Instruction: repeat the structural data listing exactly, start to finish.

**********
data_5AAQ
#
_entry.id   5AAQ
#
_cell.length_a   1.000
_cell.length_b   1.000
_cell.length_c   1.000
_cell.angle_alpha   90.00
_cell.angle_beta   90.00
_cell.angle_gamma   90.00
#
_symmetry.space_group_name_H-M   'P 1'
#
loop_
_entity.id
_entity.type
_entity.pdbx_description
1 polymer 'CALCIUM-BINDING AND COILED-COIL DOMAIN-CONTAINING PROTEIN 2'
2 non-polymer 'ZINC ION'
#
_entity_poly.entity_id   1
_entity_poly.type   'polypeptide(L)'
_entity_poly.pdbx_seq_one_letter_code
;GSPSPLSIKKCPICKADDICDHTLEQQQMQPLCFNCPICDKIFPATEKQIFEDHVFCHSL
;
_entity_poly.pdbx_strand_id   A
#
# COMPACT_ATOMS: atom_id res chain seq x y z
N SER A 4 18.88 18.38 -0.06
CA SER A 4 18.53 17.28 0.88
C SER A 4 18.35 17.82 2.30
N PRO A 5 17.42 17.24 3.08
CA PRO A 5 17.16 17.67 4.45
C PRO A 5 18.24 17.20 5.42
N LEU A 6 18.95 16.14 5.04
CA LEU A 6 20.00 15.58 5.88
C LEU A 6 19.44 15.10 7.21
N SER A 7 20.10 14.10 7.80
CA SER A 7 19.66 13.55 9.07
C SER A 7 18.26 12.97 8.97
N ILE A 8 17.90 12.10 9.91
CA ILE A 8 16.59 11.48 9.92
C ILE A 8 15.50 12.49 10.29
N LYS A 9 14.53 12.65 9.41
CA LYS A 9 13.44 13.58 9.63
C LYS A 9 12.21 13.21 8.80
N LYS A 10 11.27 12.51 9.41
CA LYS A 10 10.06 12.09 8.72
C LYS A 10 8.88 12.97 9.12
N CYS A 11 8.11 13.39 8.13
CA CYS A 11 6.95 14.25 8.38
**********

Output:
data_5AAQ
#
_entry.id   5AAQ
#
_cell.length_a   1.000
_cell.length_b   1.000
_cell.length_c   1.000
_cell.angle_alpha   90.00
_cell.angle_beta   90.00
_cell.angle_gamma   90.00
#
_symmetry.space_group_name_H-M   'P 1'
#
loop_
_entity.id
_entity.type
_entity.pdbx_description
1 polymer 'CALCIUM-BINDING AND COILED-COIL DOMAIN-CONTAINING PROTEIN 2'
2 non-polymer 'ZINC ION'
#
_entity_poly.entity_id   1
_entity_poly.type   'polypeptide(L)'
_entity_poly.pdbx_seq_one_letter_code
;GSPSPLSIKKCPICKADDICDHTLEQQQMQPLCFNCPICDKIFPATEKQIFEDHVFCHSL
;
_entity_poly.pdbx_strand_id   A
#
# COMPACT_ATOMS: atom_id res chain seq x y z
N SER A 4 18.88 18.38 -0.06
CA SER A 4 18.53 17.28 0.88
C SER A 4 18.35 17.82 2.30
N PRO A 5 17.42 17.24 3.08
CA PRO A 5 17.16 17.67 4.45
C PRO A 5 18.24 17.20 5.42
N LEU A 6 18.95 16.14 5.04
CA LEU A 6 20.00 15.58 5.88
C LEU A 6 19.44 15.10 7.21
N SER A 7 20.10 14.10 7.80
CA SER A 7 19.66 13.55 9.07
C SER A 7 18.26 12.97 8.97
N ILE A 8 17.90 12.10 9.91
CA ILE A 8 16.59 11.48 9.92
C ILE A 8 15.50 12.49 10.29
N LYS A 9 14.53 12.65 9.41
CA LYS A 9 13.44 13.58 9.63
C LYS A 9 12.21 13.21 8.80
N LYS A 10 11.27 12.51 9.41
CA LYS A 10 10.06 12.09 8.72
C LYS A 10 8.88 12.97 9.12
N CYS A 11 8.11 13.39 8.13
CA CYS A 11 6.95 14.25 8.38